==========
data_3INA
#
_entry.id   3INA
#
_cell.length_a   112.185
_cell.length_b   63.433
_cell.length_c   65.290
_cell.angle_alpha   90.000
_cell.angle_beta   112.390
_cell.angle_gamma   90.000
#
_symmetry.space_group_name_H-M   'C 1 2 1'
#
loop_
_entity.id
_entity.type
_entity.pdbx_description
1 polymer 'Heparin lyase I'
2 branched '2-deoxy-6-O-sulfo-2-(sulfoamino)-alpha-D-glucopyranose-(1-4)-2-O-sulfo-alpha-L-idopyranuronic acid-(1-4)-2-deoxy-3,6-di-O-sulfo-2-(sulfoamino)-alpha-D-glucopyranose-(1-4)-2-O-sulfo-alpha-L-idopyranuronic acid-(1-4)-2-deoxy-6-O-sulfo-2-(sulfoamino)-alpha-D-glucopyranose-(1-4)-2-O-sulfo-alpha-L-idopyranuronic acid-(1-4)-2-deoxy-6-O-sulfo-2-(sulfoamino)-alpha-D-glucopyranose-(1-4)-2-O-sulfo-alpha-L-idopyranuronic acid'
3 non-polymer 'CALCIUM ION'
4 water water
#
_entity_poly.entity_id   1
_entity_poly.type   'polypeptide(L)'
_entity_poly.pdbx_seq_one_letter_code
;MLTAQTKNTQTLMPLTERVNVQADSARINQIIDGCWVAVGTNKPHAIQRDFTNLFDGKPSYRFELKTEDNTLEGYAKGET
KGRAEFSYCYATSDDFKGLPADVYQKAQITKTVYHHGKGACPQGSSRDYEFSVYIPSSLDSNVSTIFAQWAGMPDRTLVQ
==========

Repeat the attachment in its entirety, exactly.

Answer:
data_3INA
#
_entry.id   3INA
#
_cell.length_a   112.185
_cell.length_b   63.433
_cell.length_c   65.290
_cell.angle_alpha   90.000
_cell.angle_beta   112.390
_cell.angle_gamma   90.000
#
_symmetry.space_group_name_H-M   'C 1 2 1'
#
loop_
_entity.id
_entity.type
_entity.pdbx_description
1 polymer 'Heparin lyase I'
2 branched '2-deoxy-6-O-sulfo-2-(sulfoamino)-alpha-D-glucopyranose-(1-4)-2-O-sulfo-alpha-L-idopyranuronic acid-(1-4)-2-deoxy-3,6-di-O-sulfo-2-(sulfoamino)-alpha-D-glucopyranose-(1-4)-2-O-sulfo-alpha-L-idopyranuronic acid-(1-4)-2-deoxy-6-O-sulfo-2-(sulfoamino)-alpha-D-glucopyranose-(1-4)-2-O-sulfo-alpha-L-idopyranuronic acid-(1-4)-2-deoxy-6-O-sulfo-2-(sulfoamino)-alpha-D-glucopyranose-(1-4)-2-O-sulfo-alpha-L-idopyranuronic acid'
3 non-polymer 'CALCIUM ION'
4 water water
#
_entity_poly.entity_id   1
_entity_poly.type   'polypeptide(L)'
_entity_poly.pdbx_seq_one_letter_code
;MLTAQTKNTQTLMPLTERVNVQADSARINQIIDGCWVAVGTNKPHAIQRDFTNLFDGKPSYRFELKTEDNTLEGYAKGET
KGRAEFSYCYATSDDFKGLPADVYQKAQITKTVYHHGKGACPQGSSRDYEFSVYIPSSLDSNVSTIFAQWAGMPDRTLVQ